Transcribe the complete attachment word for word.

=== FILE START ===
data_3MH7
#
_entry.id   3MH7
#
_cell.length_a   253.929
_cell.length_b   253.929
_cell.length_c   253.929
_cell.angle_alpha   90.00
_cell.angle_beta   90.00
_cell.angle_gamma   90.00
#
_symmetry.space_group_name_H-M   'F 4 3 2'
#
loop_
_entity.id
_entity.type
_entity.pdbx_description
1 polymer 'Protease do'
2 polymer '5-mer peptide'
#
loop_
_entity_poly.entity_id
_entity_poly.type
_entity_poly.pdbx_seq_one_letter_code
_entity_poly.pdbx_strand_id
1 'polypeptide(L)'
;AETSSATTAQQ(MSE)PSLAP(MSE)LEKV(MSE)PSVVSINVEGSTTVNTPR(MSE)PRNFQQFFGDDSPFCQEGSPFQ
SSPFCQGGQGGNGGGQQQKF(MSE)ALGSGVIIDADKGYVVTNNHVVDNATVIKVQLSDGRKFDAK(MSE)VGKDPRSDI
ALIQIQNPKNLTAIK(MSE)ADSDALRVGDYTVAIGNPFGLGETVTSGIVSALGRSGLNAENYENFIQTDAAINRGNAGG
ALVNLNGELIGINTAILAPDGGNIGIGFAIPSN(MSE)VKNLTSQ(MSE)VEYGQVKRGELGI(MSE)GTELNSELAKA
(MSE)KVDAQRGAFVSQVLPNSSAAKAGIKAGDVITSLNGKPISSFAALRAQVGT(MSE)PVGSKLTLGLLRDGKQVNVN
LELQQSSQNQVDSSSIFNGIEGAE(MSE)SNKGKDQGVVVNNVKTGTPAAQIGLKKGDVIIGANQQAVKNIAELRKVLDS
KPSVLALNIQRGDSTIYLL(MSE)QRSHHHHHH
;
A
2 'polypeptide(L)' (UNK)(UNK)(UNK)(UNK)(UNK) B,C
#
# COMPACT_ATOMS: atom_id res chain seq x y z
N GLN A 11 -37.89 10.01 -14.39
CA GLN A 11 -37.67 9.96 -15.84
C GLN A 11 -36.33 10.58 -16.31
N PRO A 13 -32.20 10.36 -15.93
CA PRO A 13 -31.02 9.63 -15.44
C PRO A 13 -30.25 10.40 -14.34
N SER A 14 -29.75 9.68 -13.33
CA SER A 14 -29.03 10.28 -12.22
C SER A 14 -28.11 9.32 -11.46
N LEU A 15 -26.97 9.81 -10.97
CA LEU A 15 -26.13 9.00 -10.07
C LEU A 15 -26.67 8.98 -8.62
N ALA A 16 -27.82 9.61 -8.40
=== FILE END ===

data_3MH7
#
_entry.id   3MH7
#
_cell.length_a   253.929
_cell.length_b   253.929
_cell.length_c   253.929
_cell.angle_alpha   90.00
_cell.angle_beta   90.00
_cell.angle_gamma   90.00
#
_symmetry.space_group_name_H-M   'F 4 3 2'
#
loop_
_entity.id
_entity.type
_entity.pdbx_description
1 polymer 'Protease do'
2 polymer '5-mer peptide'
#
loop_
_entity_poly.entity_id
_entity_poly.type
_entity_poly.pdbx_seq_one_letter_code
_entity_poly.pdbx_strand_id
1 'polypeptide(L)'
;AETSSATTAQQ(MSE)PSLAP(MSE)LEKV(MSE)PSVVSINVEGSTTVNTPR(MSE)PRNFQQFFGDDSPFCQEGSPFQ
SSPFCQGGQGGNGGGQQQKF(MSE)ALGSGVIIDADKGYVVTNNHVVDNATVIKVQLSDGRKFDAK(MSE)VGKDPRSDI
ALIQIQNPKNLTAIK(MSE)ADSDALRVGDYTVAIGNPFGLGETVTSGIVSALGRSGLNAENYENFIQTDAAINRGNAGG
ALVNLNGELIGINTAILAPDGGNIGIGFAIPSN(MSE)VKNLTSQ(MSE)VEYGQVKRGELGI(MSE)GTELNSELAKA
(MSE)KVDAQRGAFVSQVLPNSSAAKAGIKAGDVITSLNGKPISSFAALRAQVGT(MSE)PVGSKLTLGLLRDGKQVNVN
LELQQSSQNQVDSSSIFNGIEGAE(MSE)SNKGKDQGVVVNNVKTGTPAAQIGLKKGDVIIGANQQAVKNIAELRKVLDS
KPSVLALNIQRGDSTIYLL(MSE)QRSHHHHHH
;
A
2 'polypeptide(L)' (UNK)(UNK)(UNK)(UNK)(UNK) B,C
#
# COMPACT_ATOMS: atom_id res chain seq x y z
N GLN A 11 -37.89 10.01 -14.39
CA GLN A 11 -37.67 9.96 -15.84
C GLN A 11 -36.33 10.58 -16.31
N PRO A 13 -32.20 10.36 -15.93
CA PRO A 13 -31.02 9.63 -15.44
C PRO A 13 -30.25 10.40 -14.34
N SER A 14 -29.75 9.68 -13.33
CA SER A 14 -29.03 10.28 -12.22
C SER A 14 -28.11 9.32 -11.46
N LEU A 15 -26.97 9.81 -10.97
CA LEU A 15 -26.13 9.00 -10.07
C LEU A 15 -26.67 8.98 -8.62
N ALA A 16 -27.82 9.61 -8.40